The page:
Speaking of Cygames’ other works, Granblue Fantasy: Relink really brought me back to my time with Dragalia Lost. Dragalia’s combination of voluminous character-driven storytelling and action RPG/MMO gameplay mechanics was a blast, and I wish it had kept going longer than a few years. It's a real bummer it's gone, but if Dragalia Lost was a full-fledged console game, I believe it would be a lot like Granblue Fantasy: Relink. Especially when it comes to certain aspects of combat design.

Combat is hectic and full of small details, as you have to dance around enemy attacks in order to pull off your own tricks. Then, boss fights go full Final Fantasy XIV, having you navigate massive, screen-filling attacks represented by kaleidoscopic AoE patterns and other scripted moments and bespoke mechanics. There’s also a level of escalating bombast to big fights that, while never providing extra challenge or some special degree of nuance, are directed with a pedal to the metal, all killer no filler energy that’s (once again) so much fun to engage with.

Even if your character’s kit is simple, there’s more than enough going on around you to keep your blood boiling and mind engaged. There’s no phoning it in here, even if it’s pretty hard to actually hit a fail state on the default difficulty. Cygames wants you to have a good time after all, and offers additional accessibility tools to make sure the door is open for anyone who wants to play, not just hardcore action-heads.

The female protagonist in granblue fantasy relink fighting a griffin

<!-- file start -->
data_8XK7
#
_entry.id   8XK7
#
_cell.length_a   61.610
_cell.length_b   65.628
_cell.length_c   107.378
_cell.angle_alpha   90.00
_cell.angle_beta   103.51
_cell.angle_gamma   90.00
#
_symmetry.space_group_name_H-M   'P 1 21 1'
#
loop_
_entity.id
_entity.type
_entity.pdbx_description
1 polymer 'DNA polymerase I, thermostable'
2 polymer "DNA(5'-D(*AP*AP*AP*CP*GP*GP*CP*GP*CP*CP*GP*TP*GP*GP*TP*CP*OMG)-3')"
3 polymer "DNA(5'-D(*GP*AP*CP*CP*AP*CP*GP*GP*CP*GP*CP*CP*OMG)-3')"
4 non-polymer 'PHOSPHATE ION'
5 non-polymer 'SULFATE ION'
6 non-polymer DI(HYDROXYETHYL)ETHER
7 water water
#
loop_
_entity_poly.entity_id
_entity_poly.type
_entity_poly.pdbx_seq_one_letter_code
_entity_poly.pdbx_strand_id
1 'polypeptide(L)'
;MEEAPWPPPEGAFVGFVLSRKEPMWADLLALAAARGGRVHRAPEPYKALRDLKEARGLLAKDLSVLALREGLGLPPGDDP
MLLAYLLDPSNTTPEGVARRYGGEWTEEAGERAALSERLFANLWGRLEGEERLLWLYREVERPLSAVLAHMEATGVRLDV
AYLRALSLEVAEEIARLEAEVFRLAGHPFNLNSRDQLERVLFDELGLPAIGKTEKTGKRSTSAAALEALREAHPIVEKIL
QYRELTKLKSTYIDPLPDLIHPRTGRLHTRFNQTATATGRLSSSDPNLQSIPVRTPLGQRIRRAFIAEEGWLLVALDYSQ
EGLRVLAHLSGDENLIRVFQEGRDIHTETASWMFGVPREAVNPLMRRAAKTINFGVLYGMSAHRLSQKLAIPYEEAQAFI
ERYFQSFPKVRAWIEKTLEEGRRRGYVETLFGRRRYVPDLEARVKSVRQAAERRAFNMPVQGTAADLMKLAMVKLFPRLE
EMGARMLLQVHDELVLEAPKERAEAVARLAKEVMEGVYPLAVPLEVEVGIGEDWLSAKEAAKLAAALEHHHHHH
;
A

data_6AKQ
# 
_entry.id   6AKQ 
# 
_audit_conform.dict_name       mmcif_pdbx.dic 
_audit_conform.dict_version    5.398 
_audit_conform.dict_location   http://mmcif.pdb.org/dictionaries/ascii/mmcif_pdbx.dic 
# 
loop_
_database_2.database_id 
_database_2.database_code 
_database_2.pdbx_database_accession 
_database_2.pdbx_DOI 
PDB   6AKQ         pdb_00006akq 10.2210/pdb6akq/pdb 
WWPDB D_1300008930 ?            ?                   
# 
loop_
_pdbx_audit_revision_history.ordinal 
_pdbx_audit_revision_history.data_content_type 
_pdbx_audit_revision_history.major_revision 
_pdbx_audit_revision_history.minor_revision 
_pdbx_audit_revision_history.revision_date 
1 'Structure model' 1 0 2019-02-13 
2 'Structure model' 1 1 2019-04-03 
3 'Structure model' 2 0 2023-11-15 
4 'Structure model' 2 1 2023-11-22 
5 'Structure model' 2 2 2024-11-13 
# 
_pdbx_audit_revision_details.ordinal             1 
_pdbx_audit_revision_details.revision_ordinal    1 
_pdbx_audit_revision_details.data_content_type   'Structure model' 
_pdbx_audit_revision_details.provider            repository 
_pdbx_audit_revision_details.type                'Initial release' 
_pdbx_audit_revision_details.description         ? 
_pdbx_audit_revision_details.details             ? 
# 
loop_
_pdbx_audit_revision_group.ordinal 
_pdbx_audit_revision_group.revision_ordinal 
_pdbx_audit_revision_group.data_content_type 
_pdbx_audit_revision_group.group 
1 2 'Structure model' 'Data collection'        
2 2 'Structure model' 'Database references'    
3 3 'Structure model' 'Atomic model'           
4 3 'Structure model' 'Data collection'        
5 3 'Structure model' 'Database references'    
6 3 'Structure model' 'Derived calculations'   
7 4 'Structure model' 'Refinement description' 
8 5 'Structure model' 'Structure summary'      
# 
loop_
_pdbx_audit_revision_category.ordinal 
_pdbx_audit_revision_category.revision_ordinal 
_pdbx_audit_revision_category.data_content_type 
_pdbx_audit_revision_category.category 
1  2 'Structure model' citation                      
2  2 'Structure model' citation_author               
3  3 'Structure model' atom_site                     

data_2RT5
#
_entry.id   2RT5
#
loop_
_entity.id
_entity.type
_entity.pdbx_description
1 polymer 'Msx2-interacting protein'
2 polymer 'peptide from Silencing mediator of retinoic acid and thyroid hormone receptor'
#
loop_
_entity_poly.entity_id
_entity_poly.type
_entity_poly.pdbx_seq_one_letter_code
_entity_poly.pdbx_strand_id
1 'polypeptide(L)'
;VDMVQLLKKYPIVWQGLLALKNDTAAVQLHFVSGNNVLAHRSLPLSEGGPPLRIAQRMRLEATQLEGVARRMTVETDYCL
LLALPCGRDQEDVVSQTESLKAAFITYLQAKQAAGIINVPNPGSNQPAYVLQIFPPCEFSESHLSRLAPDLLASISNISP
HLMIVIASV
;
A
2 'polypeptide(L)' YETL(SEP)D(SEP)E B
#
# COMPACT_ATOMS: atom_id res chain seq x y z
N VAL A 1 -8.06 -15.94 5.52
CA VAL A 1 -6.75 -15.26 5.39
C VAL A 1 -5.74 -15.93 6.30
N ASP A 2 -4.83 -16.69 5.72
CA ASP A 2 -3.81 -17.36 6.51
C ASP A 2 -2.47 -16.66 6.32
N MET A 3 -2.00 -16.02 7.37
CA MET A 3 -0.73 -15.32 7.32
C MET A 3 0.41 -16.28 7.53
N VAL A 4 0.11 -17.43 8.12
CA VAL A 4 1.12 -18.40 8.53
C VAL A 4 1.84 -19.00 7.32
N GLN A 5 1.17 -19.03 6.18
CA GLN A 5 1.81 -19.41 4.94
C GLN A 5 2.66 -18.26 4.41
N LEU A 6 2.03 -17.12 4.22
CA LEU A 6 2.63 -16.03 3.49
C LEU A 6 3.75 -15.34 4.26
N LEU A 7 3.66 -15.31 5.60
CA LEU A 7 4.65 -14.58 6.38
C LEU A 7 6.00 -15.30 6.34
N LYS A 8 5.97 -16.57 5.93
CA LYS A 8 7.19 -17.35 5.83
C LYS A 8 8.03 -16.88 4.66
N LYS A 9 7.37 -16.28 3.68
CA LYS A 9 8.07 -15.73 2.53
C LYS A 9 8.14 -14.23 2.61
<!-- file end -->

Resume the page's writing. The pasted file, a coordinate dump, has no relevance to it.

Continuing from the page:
Source: Cygames

That sense of welcoming, like a friendly hand extended to you in encouragement, goes a long way here. There’s so much to do and there’s so much emphasis on just having a good time, it’s infectious. I didn’t have much of a chance to try co-op, but even playing the non-story missions on my own was a blast. The AI group still feels like a squad, and pulling off big chain abilities like clockwork with near-perfect timing was always on the table. Imagining the classic Cygames sticker spam once the servers get populated had me dying to get back into it. And there’s so much stuff I haven’t unlocked, despite finishing the story, I’m excited to see how deep the rabbit hole of weapon upgrades and skill pools actually goes.

Granblue Fantasy: Relink doesn’t have a particularly engrossing storyline, nor does it rewrite the book when it comes to anime-styled character-action games. But it doesn’t want, or even need, to do either. It doesn't even seem to care much if you don't know what Granblue is in the first place. What Cygames brings to the table is polish and energy; there’s a liveliness to this game that makes every minute you spend with it a joy. Rock-solid performance (on PS5/performance mode), unique character mechanics, a massive soundtrack, and even a great dub (Ferry baby-talking her poltergeist pooches sends me) are all a part of that feeling. If you've missed out on Granblue Fantasy so far because of regional barriers or not being into fighting games, here’s your chance to see what it’s all about in a way that couldn’t be friendlier.

Granblue Fantasy: Relink is available on February 1, 2024 for the PlayStation 4, PlayStation 5, and Steam. A PS5 code was provided by the publisher for the purpose of this review.

Contributing Editor

Lucas plays a lot of videogames. Sometimes he enjoys one. His favorites include Dragon Quest, SaGa, and Mystery Dungeon. He's far too rattled with ADHD to care about world-building lore but will get lost for days in essays about themes and characters. Holds a journalism degree, which makes conversations about Oxford Commas awkward to say the least. Not a trophy hunter but platinumed Sifu out of sheer spite and got 100 percent in Rondo of Blood because it rules. You can find him on Twitter @HokutoNoLucas being curmudgeonly about Square Enix discourse and occasionally saying positive things about Konami.

  • Strong sense of identity throughout
  • Excellent performance and production value
  • Tons of post-game content to dive into alone or with others
  • Combat reminded me of Dragalia Lost
  • Unlockable characters feel closed off from the story
  • Bare minimum onboarding for series newcomers
  • Made me sad about Dragalia Lost